Job seekers often ask a question about when to use the tell-me-about-yourself pitch—like in an interview—and when to use the elevator pitch: like in a networking situation. The confusion arises because some people don’t understand the purpose or objective of each of the two pitches.

How to properly answer when asked, “Tell me about yourself.”

Commonly, a job interview starts with an icebreaker, and once the interviewer is ready for business, he or she will say to the candidate, “Tell me about yourself.” Why does the interviewer ask that? After all, the candidate has been invited for the interview, has already been vetted and highly scrutinized, and has been selected from a long list of qualified candidates that got whittled down to a handful.

The true reason for the request is that the interviewer has to formulate an opinion about the candidate. Among other things, the interviewer is evaluating the candidate’s body language. Is it positive, is it full of confidence, and is there good eye contact? Or are there negative vibes such as slouching in the chair, often not looking at the interviewer, and at times, appearing so scared that the candidate’s body freezes like a sculpture whose lips are the only things moving. How about tone of voice? Is it unpleasantly loud? inaudibly quiet? Tone of voice is a highly important contribution in the interviewer’s decision-making process. Is the candidate a fast talker? an unpleasantly slow one? Maybe there’s a strong foreign accent to the point that the interviewer just can’t even make out what the candidate is saying. And last, the interviewer evaluates the content in the candidate’s delivery via the words the candidate uses. Do the words constitute proper English with good grammar, and are they mainly logical and in context?

Here, a good answer to “Tell me about yourself” catapults the candidate to the top of the list. A bad answer digs the candidate into a hole from which it would be challenging to reverse the interviewer’s poor opinion.

So, what’s hidden behind the question?

Think for a moment. Why are you interviewing? No, it’s not because you need a job. It’s because the interviewer is in the process of identifying which one of several good candidates seems to fit the company’s organizational culture, has the specific skills sought, and can prove noteworthy accomplishments viewed by a third relevant party.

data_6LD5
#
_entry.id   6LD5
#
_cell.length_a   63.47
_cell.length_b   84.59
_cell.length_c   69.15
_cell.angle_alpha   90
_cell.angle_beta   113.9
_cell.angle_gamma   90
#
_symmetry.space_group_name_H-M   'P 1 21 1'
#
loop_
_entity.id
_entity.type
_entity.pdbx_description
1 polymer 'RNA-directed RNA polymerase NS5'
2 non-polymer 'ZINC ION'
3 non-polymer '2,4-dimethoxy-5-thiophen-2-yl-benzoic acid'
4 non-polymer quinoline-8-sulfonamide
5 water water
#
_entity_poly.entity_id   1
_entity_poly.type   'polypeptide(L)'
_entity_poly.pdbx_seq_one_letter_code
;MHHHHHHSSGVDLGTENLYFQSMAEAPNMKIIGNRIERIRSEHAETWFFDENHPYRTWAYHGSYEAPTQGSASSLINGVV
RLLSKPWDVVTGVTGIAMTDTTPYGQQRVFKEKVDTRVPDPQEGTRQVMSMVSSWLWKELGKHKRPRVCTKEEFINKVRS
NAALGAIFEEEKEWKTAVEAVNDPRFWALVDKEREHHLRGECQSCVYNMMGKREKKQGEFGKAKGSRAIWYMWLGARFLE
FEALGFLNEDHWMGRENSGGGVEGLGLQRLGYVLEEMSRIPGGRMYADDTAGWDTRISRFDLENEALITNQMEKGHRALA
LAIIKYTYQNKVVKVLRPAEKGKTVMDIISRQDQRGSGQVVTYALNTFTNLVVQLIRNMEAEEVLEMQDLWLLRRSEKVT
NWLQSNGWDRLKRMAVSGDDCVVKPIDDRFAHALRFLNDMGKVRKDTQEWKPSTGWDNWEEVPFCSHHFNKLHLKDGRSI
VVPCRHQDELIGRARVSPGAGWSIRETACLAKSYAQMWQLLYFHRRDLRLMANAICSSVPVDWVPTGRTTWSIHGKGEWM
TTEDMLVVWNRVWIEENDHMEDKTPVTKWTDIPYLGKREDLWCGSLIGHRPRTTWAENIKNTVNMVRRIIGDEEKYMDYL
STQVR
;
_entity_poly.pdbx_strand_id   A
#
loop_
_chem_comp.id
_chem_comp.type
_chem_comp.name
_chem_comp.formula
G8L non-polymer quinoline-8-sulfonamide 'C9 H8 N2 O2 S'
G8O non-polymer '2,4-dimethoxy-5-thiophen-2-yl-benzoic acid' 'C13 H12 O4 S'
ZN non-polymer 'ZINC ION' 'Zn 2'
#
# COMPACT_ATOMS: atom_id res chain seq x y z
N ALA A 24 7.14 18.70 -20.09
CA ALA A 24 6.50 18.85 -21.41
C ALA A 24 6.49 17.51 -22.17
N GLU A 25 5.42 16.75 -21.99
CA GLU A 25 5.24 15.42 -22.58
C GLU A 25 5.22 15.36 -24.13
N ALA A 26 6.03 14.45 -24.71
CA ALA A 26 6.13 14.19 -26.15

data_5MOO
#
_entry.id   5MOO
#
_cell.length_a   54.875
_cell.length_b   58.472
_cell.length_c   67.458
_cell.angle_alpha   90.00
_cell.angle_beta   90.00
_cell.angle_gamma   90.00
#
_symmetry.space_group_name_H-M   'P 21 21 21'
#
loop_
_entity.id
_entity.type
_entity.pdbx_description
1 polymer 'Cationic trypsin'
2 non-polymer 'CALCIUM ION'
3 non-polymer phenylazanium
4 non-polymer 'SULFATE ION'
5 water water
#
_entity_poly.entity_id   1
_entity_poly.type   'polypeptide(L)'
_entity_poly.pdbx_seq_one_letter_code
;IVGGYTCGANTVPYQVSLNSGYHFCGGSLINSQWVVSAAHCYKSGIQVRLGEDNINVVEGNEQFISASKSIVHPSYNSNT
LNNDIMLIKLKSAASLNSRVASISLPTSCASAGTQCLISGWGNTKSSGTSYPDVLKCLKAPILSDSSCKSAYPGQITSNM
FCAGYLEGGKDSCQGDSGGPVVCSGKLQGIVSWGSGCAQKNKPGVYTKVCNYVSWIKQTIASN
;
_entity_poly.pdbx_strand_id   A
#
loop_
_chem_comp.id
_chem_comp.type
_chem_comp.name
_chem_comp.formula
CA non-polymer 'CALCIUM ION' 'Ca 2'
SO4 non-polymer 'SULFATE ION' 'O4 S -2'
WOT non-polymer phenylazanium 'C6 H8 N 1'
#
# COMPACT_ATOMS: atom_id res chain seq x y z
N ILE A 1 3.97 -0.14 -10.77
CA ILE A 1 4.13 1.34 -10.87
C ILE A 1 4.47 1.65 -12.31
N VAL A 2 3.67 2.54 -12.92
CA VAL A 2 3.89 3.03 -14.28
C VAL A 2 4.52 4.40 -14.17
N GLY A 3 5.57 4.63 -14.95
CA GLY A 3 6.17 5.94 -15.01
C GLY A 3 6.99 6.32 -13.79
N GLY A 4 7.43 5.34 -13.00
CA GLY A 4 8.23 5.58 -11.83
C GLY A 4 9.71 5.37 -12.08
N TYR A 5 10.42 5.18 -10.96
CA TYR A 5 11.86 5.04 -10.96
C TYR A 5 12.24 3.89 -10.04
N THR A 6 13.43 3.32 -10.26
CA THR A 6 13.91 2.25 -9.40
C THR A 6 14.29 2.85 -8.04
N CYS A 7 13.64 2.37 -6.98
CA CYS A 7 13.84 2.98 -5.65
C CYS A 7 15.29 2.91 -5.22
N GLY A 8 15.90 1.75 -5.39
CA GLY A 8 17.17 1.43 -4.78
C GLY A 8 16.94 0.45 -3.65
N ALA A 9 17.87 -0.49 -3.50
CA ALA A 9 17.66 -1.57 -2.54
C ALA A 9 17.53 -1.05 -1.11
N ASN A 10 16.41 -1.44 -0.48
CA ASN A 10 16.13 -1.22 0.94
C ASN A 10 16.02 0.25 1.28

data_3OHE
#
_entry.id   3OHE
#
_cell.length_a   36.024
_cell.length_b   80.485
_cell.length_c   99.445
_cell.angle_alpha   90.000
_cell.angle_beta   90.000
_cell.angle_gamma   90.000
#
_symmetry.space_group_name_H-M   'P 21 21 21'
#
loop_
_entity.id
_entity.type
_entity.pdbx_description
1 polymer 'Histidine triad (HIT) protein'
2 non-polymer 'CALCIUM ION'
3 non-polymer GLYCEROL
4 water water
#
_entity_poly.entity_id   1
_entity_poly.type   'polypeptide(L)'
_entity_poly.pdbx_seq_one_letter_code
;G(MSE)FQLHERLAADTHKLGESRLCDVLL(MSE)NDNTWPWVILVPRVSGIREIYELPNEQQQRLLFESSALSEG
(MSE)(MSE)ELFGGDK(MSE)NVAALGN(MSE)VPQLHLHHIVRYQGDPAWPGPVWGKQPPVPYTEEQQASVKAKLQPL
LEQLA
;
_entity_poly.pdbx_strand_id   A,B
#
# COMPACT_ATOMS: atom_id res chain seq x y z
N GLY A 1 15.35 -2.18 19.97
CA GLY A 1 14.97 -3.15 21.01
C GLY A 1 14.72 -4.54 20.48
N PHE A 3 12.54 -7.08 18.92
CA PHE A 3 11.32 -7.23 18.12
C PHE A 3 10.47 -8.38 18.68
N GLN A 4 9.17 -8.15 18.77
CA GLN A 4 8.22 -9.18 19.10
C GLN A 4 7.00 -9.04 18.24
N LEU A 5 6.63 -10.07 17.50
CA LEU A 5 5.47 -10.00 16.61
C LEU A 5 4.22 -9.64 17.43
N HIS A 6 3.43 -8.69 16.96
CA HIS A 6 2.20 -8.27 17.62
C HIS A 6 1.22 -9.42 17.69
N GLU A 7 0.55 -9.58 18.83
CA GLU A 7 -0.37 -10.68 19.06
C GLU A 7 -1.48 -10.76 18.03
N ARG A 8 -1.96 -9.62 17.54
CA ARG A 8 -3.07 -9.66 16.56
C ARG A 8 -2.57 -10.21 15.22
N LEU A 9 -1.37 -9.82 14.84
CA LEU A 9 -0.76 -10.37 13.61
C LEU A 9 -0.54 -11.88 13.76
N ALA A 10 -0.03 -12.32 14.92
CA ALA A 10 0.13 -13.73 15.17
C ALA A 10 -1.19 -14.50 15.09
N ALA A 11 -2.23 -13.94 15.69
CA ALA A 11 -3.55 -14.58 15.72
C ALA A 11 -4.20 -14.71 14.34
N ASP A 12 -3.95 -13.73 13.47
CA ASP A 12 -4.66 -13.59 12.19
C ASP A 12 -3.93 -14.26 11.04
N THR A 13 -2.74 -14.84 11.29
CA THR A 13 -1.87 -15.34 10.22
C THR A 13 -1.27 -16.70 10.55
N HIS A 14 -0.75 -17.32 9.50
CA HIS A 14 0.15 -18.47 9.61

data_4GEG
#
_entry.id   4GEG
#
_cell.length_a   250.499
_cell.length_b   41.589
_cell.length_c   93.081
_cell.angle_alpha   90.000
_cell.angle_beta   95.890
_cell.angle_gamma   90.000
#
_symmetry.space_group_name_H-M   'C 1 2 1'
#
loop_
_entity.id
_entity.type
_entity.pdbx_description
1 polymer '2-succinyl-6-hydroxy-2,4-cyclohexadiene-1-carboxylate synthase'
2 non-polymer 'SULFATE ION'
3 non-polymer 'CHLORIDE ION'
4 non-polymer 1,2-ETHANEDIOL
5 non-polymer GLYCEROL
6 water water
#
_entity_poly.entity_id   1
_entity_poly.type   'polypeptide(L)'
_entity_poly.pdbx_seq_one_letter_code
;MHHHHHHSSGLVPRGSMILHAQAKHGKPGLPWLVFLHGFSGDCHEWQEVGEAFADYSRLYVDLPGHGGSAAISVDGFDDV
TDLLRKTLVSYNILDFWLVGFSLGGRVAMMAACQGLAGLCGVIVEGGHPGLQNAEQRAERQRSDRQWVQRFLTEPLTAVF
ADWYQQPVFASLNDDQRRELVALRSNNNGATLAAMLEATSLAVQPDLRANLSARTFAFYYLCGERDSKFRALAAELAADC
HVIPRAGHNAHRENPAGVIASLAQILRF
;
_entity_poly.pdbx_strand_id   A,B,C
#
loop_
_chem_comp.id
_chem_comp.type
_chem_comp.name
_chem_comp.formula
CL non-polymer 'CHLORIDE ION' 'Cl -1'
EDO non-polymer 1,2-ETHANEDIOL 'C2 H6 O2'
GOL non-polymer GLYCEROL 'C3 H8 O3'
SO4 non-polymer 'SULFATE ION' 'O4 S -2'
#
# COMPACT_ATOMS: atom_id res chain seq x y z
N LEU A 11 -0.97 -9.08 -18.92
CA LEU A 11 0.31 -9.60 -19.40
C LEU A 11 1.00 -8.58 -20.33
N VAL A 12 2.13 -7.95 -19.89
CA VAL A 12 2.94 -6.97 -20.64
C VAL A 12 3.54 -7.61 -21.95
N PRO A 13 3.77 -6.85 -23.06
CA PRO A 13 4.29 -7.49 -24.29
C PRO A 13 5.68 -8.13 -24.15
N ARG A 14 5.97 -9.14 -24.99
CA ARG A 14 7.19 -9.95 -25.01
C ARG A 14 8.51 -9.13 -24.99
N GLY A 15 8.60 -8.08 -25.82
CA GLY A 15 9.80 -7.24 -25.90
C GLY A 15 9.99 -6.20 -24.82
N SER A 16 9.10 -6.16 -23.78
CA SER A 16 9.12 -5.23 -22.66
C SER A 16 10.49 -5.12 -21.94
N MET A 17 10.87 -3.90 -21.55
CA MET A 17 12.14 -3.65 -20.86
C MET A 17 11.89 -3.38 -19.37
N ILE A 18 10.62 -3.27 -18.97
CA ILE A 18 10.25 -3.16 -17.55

Understanding the question behind the question

The real question is, “Tell me about yourself as it relates to your ability to help me solve my problems.” That’s the real question. Anything else in the answer is superfluous and irrelevant to the interviewer.

What’s the right answer?

The correct answer will contain a brief overview of what makes you a professional, such as your title, size of managed budget, number of direct reports, scope of your function, and anything else that is relevant. Remember that the answer should be short and focused; otherwise, the interviewer’s mind starts wandering. Next tell a brief success story with an example that has a very positive ending viewed by a third relevant party such as your boss or an important customer.

And now the differentiation

As soon as you’ve finished your delivery—and in the same breath—ask the interviewer, “Now that you know about my professional background, may I ask you a question? What would the hired candidate focus on in the first few weeks on the job?” That question begs an answer. And the interviewer’s answer will likely identify an area of importance to the interviewer.

The closure

Based on what you learned from the interviewer’s answer, offer an example from your past experience wherein you can prove you have the skills needed and that your success was recognized by a third party.

The elevator pitch

Different from the tell-me-about-yourself pitch, the elevator pitch has a different objective. Here brevity is very important; otherwise, you lose your audience. Within 30 seconds or so, you have to frame yourself by communicating who you are, what you do, and what you’re looking for. The key to success here is to be memorable and, even more important, to elicit from the listener a follow-up question. If you fail to do that, it means you’re boring, and that leads nowhere. The mistake people make is to raise the expectation that by delivering an elevator pitch, they’ll get leads and referrals. But very seldom does such a result occur. The true objective of the elevator pitch is to establish or initiate a relationship with someone—a relationship that hopefully can be nurtured to become a beneficial and fruitful one.

And now that you know the difference between the two pitches, start practicing them. The more you do, the more comfortable and natural they’ll get.